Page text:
Almost overnight in 1969, “Mary” (not her real name) lost most of the sight in her right eye at age 13 due to glaucoma and soon would lose nearly all sight in both eyes. Yet her biggest challenge in life hasn’t been from being blind, but with disabling severe depression.
“It started when I became angry and frustrated because of my visual impairment,” said 58-year-old Mary of her teenage years. “I blamed God for making me this way. The loss of sight had come suddenly. In school, I was teased about being blind, which didn’t help. It was hard to make friends.”
Over the years, she would have dozens of episodes of severe depression, with some episodes lasting up to two months.
She said, “When in a depressed mood, I feel hopeless, dark, and as if I’ll be unable to recover. I’ve had instances in which I tried to take my life by swallowing pills or starving myself.”
In 1999, she quit her job as a data entry worker-not because of blindness, but due to depression. She had been seeking hospitalization on a regular basis because of having three to four depressive episodes annually. As a last resort to help break her depressed moods, doctors sometimes used electric shock therapy. Her prognosis seemed grim.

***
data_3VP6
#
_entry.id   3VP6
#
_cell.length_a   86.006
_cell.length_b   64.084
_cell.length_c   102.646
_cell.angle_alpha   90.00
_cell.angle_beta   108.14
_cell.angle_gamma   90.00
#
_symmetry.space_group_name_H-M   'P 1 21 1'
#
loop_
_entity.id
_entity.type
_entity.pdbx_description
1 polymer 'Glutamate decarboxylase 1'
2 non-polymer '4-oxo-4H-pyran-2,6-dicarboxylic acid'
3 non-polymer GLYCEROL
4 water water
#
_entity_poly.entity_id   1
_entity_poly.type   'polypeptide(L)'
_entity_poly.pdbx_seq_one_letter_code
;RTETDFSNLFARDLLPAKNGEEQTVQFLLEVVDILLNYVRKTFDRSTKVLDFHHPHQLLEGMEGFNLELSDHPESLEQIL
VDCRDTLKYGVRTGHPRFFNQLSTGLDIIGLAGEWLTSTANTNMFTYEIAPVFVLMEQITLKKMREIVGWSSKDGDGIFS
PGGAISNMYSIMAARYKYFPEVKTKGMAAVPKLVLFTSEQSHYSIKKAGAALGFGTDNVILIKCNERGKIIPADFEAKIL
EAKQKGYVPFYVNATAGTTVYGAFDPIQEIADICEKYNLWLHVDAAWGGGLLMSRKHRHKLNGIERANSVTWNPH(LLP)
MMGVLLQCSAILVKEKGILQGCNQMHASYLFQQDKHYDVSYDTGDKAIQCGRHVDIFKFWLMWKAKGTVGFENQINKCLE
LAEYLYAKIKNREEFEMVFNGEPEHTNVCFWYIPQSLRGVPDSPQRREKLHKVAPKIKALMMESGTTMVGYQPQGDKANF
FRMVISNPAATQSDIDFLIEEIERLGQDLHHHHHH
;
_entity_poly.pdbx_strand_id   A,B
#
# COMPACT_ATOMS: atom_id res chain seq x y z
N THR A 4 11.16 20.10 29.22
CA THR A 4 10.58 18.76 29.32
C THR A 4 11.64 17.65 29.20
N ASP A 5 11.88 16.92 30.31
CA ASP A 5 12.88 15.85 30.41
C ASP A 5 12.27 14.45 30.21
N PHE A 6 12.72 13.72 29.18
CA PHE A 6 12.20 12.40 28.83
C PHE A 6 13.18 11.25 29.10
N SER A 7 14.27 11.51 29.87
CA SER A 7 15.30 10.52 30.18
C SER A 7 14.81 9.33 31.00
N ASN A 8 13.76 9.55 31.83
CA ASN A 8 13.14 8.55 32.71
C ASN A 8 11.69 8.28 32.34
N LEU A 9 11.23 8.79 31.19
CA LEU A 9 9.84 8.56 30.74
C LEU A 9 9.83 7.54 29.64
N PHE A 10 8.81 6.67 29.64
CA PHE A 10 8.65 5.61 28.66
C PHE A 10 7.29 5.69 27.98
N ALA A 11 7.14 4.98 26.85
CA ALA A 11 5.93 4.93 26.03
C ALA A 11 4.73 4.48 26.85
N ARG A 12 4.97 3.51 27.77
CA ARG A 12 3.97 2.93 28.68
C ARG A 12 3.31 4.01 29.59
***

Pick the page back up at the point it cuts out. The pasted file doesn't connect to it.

She said, “People often told me to pull myself up (by the bootstraps) and get over it, and for a while I thought I could.” So she periodically decided to go off medication, in addition because of the high cost and unpleasant side effects, such as weight gain and fatigue. As a result, like clockwork, the depression returned.
Today, she no longer goes off her medication, and her life has improved greatly. She said, “Over the last seven years, the depressive episodes have been shorter and shorter. I haven’t been hospitalized in that time frame. Also, my understanding the way I experience depression as a chemical imbalance has helped the last couple years, too.”
In addition, she credits faith and prayer, support from friends and a listening daughter, and her husband, who helps her get back on track when she feels her mood spiraling down. She has become much better at being aware of downward spirals and of finding people to help. She hasn’t had a depressive episode in almost a year, and hasn’t contemplated suicide in more than five years.